Preserving Our Past, Focusing On The Future
Exploring the Imagination of Science
Saturday October 12 : 10 AM - 5 PM
Sunday October 13: 10 AM - 3 PM
Carson Community Center 801 Carson Avenue Carson, CA 90745
Events Celebrating Apollo's 50th Anniversary
The Time Machine
Intercontinental Cruise Missile Project
From Astronautix- “The Navaho intercontinental cruise missile project was begun just after World War II, at a time when the US Army Air Force considered ballistic missiles to be technically impractical. The Navaho required a large liquid propellant rocket engine to get its Mach 3 ramjet up to ignition speed. This engine, derived with German assistance from that of the V-2, provided the basis for the rockets that would later take Americans into space.
It turned out that mastering the guidance and materials technology needed for a Mach 3 cruise air vehicle was actually more difficult than for a Mach 22 ballistic missile. In the end, the Redstone, Thor, Jupiter, and Atlas rockets were flying before their equivalent-range Navaho counterparts. However the Navaho program provided the engine technology that allowed the US to develop these ballistic missiles rapidly and catch up with the Russians. Navaho also developed chem-milling fuel tank fabrication techniques, inertial and stellar navigation, and a host of other technologies used in later space vehicles. It put North American Aviation, and its Rocketdyne Division, in a leading position that allowed them to capture the prime contracts for the X-15, Apollo, and Space Shuttle projects, thereby dominating American manned spaceflight for the next seventy years”.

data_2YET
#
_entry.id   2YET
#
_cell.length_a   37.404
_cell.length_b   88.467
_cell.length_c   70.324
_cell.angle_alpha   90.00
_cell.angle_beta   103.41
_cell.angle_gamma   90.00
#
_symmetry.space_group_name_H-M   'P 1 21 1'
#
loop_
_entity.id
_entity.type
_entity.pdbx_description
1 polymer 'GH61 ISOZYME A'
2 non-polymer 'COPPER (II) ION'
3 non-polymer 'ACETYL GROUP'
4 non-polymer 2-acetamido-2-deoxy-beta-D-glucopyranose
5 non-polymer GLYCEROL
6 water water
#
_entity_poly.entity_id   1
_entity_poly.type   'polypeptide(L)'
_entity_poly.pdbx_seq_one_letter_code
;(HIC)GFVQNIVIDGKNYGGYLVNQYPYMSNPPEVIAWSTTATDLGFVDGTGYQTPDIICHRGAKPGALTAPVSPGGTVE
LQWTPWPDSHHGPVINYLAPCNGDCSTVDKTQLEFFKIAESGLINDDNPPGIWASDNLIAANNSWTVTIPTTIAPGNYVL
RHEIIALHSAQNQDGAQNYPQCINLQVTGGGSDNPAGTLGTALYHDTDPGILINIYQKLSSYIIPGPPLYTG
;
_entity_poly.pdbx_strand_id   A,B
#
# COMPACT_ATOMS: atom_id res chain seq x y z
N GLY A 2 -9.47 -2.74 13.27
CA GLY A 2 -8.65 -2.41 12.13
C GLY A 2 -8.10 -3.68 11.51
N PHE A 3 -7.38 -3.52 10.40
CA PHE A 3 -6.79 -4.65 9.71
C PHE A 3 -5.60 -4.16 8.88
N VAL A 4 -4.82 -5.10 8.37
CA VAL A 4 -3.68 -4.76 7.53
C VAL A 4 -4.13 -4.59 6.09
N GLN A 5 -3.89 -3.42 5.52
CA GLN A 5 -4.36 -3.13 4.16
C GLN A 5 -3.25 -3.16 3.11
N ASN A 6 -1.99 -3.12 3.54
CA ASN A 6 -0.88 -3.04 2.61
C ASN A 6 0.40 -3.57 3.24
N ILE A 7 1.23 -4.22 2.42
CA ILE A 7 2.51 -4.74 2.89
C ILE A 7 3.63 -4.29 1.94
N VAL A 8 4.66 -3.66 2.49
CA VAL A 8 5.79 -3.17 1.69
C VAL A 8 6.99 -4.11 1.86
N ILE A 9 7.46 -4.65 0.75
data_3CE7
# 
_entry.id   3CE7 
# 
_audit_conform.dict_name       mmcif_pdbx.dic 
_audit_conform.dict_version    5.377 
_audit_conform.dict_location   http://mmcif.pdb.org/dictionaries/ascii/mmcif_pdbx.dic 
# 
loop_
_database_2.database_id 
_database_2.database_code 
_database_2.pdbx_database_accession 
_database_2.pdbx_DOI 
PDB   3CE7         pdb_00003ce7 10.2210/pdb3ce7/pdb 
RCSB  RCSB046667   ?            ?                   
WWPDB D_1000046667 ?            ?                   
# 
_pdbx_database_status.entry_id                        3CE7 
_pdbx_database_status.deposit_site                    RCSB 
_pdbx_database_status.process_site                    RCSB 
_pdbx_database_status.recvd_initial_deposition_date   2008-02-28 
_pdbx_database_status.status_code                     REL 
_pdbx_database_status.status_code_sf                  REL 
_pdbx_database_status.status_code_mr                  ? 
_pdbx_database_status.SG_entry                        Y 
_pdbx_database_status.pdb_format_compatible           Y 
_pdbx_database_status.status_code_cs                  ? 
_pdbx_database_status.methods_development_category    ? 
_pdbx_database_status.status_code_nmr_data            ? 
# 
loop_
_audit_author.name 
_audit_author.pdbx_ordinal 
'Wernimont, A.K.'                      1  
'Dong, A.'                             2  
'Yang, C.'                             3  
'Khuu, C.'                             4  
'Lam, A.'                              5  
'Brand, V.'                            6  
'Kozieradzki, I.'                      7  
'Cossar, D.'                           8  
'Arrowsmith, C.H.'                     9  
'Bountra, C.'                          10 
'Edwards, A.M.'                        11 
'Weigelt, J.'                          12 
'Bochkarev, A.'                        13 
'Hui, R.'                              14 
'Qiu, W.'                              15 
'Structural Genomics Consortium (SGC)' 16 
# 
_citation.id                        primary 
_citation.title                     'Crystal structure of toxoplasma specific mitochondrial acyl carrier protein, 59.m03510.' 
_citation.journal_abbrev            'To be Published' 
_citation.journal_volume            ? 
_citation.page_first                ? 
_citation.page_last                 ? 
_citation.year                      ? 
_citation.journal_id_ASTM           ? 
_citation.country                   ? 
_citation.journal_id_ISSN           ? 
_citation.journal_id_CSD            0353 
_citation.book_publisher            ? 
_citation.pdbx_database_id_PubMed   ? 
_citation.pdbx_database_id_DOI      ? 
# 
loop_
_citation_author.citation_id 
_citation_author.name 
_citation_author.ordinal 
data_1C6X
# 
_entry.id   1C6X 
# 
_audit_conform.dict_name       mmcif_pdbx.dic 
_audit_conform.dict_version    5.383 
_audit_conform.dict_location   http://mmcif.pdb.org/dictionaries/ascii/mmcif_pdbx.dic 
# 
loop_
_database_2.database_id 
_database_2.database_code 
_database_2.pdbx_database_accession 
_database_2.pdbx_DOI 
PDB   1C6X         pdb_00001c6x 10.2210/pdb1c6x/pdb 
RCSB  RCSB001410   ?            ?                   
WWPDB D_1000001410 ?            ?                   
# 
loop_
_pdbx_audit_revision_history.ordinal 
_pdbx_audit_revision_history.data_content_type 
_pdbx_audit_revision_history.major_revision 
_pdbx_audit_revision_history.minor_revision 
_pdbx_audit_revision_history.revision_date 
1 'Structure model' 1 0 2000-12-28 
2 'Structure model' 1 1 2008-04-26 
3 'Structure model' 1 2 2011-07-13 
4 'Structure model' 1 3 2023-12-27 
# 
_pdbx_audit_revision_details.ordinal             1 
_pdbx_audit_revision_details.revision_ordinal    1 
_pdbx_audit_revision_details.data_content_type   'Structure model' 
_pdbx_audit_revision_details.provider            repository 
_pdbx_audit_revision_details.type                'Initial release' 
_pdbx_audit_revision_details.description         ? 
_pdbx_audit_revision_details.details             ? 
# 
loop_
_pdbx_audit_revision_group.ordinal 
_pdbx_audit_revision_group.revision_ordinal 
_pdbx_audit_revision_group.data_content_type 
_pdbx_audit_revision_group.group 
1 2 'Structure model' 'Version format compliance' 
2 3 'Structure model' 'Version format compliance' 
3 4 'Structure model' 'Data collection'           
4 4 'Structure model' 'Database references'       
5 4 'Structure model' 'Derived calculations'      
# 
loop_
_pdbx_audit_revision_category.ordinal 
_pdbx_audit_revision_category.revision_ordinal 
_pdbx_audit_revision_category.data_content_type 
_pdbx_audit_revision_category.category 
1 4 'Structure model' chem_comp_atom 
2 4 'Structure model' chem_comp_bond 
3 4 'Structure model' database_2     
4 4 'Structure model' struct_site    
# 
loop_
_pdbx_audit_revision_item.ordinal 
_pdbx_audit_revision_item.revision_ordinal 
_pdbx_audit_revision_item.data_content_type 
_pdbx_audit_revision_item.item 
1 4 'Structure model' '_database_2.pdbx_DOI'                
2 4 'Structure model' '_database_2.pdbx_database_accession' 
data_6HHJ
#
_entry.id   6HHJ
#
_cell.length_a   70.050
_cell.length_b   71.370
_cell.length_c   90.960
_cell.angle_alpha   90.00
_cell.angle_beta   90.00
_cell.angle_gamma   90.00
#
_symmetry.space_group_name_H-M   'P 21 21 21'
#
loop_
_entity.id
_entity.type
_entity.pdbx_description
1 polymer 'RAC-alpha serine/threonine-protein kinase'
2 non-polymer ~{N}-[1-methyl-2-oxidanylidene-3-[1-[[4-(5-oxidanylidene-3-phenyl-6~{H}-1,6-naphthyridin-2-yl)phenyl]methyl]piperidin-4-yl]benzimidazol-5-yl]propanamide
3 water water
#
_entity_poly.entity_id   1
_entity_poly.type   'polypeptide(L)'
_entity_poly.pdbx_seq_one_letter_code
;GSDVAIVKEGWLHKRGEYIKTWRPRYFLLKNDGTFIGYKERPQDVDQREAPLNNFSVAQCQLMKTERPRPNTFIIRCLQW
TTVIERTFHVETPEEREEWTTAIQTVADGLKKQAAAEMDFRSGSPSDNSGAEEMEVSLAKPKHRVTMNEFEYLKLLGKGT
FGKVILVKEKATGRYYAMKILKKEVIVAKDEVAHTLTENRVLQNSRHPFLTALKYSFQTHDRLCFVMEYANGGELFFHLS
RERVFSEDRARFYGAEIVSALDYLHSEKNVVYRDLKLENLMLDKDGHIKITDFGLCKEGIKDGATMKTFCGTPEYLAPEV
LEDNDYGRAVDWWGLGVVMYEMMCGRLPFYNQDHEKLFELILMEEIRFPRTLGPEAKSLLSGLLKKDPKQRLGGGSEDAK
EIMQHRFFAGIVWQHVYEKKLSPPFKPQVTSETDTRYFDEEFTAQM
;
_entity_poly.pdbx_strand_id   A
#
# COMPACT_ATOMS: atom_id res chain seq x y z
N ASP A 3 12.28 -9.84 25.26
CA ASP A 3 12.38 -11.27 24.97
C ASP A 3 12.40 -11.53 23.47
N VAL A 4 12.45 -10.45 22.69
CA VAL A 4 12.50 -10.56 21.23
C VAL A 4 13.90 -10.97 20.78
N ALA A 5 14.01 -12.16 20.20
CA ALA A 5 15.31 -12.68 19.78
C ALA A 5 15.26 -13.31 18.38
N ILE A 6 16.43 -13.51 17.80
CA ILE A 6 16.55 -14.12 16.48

“The X-10 was in advance of anything else conceived in 1947, and anything else even flying in the 1950's. There was nothing else powered by turbojet engines that could beat it in thrust/weight, aerodynamics, speed, or altitude during its flight test period. However, since it was unmanned, and highly classified, it obtained no official records.
The most troublesome aspect of the X-10 were the 'supplemental' systems that were designed to make it recoverable and reusable. The drag chute just could not be made to work, and time and again the ground barrier systems failed. In retrospect, trying to make the vehicle reusable and recoverable may have been a big mistake. The 13 vehicles built made 30 flights, but many of those were wasted just working out the autoland system, and only one vehicle survived the test program. An expendable vehicle, or one with a jettisonable data capsule, could have achieved the test objectives, faster, using the same number of air vehicles. Perhaps for this reason, the Air Force decided to abandon recovery of many of the next-generation test Navaho’s.” Source- Astronautix .com
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